Step-by-step techniques for building a patio roof, including shade structures, louvered patio roofs, and solid patio roofs.
Whether an open-style roof is made of thin latticework or substantial beams, construction techniques are similar. Some can even be built apart from the structure and then installed.
Whether you are using lath, battens, boards, or larger lumber, the width of the pieces and the spacing between them will determine the effect created by your overhead.
Shade Structure Construction
Wood thickness and spacing can vary greatly—as can the amount of shade the variations create. For example, 3/8-inch lath laid flat and spaced 3 inches apart will not cast much shadow. But 2 by 2s spaced half an inch apart—or 1 by 3s on edge—will cast considerable shade.
Here are some spacing guidelines used by landscape architects: Space lath that is up to 1/2 inch thick 3/8 to 3/4 inch apart. For stock that is 1/2 to 1 1/8 inches thick, make the spacing between 3/4 and 1 inch. You can space 2 by 2s up to 2 inches apart under certain circumstances, but spacing them 1 to 1 1/2 inches will make the patio more comfortable in most cases.
The direction to run the roofing material depends on the time of day you want maximum shade. If you want the greatest relief from sun at noon, run the material east to west; if you want shade in the early morning and late afternoon, run it north to south.
It’s a good idea to test your roofing material by temporarily nailing a small amount of it at various spacing intervals to the rafters so you can study the effects of each configuration at different times of the day.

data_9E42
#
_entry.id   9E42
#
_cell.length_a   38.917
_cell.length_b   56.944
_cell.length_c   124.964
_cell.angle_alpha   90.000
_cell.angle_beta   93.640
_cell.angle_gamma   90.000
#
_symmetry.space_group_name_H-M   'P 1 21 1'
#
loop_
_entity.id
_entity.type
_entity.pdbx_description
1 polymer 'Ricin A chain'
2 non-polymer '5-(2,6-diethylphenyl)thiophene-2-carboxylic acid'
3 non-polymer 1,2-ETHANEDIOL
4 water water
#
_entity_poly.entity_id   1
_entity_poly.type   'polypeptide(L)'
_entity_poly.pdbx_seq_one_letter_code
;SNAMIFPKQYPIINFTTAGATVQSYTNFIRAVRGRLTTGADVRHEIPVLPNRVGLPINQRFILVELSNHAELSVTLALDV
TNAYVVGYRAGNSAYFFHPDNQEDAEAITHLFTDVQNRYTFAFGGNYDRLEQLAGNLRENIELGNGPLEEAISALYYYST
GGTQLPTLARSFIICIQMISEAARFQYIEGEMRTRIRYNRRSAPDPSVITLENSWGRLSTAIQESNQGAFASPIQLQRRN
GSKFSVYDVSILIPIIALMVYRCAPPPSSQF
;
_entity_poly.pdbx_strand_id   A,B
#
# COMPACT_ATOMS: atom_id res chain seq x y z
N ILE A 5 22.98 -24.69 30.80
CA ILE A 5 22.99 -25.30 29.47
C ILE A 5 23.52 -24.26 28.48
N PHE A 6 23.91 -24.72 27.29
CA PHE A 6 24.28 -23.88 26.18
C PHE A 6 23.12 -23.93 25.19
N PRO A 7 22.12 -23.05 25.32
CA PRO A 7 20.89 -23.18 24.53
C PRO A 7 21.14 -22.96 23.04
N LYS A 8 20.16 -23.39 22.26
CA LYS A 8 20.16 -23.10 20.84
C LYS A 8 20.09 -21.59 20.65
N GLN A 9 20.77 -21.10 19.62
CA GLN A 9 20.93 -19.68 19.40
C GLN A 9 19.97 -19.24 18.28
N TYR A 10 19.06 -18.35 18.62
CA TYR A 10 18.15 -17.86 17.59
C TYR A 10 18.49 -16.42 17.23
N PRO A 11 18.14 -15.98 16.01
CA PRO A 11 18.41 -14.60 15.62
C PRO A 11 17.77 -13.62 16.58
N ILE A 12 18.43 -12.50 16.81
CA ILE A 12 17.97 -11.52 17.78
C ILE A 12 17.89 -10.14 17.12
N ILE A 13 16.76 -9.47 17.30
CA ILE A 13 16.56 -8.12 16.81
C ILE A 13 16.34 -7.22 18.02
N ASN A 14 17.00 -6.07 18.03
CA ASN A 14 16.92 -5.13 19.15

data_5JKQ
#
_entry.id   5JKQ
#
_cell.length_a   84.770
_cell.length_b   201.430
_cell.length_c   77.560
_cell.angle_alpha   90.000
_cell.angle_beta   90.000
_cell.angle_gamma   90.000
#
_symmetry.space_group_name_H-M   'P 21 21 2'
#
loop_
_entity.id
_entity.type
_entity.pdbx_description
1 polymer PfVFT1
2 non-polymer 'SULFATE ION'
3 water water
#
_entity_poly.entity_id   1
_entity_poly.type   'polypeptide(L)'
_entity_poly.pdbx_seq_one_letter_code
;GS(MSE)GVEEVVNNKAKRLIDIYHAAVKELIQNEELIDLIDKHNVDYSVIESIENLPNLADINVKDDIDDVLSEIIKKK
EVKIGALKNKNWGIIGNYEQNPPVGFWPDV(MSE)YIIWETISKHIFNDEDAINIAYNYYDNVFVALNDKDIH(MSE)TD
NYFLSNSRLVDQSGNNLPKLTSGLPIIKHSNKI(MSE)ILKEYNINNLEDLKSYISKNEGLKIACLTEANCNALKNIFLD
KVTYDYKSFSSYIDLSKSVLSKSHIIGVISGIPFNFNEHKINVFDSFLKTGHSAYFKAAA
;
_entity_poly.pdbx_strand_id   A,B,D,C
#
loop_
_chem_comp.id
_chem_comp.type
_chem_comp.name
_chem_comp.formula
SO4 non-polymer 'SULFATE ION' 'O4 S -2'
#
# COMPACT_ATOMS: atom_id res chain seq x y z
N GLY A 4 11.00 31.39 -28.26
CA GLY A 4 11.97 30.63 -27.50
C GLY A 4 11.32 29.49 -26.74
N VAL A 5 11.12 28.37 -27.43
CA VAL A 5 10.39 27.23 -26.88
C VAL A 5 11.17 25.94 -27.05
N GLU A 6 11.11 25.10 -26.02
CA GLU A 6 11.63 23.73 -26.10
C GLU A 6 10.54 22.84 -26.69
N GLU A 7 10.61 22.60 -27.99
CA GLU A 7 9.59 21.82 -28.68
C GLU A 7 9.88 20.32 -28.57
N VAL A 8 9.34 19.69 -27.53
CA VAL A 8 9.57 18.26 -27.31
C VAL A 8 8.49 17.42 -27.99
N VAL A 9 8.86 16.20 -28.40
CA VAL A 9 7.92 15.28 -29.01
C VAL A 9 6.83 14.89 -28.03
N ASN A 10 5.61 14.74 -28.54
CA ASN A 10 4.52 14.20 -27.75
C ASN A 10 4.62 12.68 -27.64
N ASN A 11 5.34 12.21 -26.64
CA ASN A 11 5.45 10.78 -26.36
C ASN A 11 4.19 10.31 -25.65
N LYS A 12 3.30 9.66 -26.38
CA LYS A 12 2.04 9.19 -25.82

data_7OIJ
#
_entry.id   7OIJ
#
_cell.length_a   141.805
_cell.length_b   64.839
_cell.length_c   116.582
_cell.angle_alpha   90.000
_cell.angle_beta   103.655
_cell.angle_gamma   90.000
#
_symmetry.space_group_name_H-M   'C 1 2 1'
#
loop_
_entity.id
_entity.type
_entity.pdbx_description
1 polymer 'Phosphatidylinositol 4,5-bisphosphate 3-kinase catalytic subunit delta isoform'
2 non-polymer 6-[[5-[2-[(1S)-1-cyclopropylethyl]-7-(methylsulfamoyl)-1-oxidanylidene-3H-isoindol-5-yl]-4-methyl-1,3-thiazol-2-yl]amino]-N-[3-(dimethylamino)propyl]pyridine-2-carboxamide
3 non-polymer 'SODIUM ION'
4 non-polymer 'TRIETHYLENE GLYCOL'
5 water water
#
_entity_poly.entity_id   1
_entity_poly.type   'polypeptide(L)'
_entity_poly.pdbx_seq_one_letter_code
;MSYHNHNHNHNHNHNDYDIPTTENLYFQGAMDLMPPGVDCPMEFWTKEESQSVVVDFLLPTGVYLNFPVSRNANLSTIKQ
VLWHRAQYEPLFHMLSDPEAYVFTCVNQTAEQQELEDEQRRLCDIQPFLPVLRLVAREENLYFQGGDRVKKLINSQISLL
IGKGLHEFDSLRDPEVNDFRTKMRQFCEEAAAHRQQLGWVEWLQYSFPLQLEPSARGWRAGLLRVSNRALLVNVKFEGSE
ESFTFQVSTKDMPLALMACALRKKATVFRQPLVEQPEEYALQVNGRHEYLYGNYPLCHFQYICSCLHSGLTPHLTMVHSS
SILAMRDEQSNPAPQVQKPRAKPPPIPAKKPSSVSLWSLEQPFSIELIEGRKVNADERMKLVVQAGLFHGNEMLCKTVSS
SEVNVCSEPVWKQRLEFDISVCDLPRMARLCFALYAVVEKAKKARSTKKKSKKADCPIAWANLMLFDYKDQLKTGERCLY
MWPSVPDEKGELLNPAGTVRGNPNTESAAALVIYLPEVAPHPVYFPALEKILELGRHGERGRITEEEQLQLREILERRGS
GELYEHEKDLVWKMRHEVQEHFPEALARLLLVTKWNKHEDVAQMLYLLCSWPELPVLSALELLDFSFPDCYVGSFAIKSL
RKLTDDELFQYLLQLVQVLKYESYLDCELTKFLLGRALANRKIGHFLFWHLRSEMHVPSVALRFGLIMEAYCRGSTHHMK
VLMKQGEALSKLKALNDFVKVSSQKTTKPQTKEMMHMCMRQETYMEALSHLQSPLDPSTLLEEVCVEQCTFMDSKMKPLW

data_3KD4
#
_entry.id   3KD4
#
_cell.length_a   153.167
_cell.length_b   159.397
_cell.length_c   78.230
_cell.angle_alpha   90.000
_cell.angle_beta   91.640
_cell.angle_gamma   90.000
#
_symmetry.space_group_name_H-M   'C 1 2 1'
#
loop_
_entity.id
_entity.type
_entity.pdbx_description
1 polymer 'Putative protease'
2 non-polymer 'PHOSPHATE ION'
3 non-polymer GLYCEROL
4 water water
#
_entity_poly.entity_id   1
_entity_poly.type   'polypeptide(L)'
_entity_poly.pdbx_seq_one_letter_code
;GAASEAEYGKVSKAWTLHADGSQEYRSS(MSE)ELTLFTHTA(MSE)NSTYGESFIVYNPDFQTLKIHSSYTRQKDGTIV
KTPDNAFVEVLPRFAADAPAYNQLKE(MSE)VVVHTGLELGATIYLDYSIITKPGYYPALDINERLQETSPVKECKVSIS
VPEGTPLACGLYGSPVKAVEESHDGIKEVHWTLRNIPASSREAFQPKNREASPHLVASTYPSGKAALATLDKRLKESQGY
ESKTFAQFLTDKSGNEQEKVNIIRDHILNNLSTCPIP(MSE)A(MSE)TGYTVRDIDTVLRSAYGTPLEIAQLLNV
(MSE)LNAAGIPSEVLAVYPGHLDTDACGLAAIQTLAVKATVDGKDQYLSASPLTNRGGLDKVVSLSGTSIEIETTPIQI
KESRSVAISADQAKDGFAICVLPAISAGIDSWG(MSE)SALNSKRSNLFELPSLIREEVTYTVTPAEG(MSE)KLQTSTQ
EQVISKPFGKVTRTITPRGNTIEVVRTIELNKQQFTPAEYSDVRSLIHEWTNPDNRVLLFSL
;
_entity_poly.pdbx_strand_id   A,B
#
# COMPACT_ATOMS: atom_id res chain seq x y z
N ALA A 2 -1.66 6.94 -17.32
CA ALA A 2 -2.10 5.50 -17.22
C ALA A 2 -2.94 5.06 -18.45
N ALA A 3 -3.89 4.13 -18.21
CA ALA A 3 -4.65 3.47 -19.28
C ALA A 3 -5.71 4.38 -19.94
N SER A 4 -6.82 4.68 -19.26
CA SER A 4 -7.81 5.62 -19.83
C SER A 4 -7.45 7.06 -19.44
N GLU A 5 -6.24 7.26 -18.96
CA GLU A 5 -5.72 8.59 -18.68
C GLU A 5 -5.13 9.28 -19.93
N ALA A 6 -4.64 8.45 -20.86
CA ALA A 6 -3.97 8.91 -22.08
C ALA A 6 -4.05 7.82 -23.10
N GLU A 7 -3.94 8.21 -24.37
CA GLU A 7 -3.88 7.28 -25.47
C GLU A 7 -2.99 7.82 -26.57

Keep in mind that the angle of the sun changes from season to season, not just during the course of a day.
Roof height will also affect the degree of light that falls on your patio or deck. The higher the roof, the more diffused the light becomes. The lower the roof, the sharper the shadows it will cast on the ground.
To prevent lattice-style roofing from sagging and warping, be conservative about the distances it spans. Do not span lath and batten more than 2 feet apart. You can span 1-bys up to 3 feet apart, but 2 feet is better; with 1-by-2-inch stock laid on edge—or with 2 by 2s—you can span 4 feet without objectionable sagging, but the boards may warp or curve a bit. Do not span any material more than 4 feet.
Sight down lumber to check for any crown (a curve along the edge); if the material has a crown, always face the convex side upward.
Nailing Patio Roof Boards
Before nailing any boards, double-check that they are spaced evenly and aligned perfectly. Set aside pieces that are overly twisted or bent. To keep the spacing consistent between closely spaced lattice or boards, cut a scrap of lumber to use as a spacer.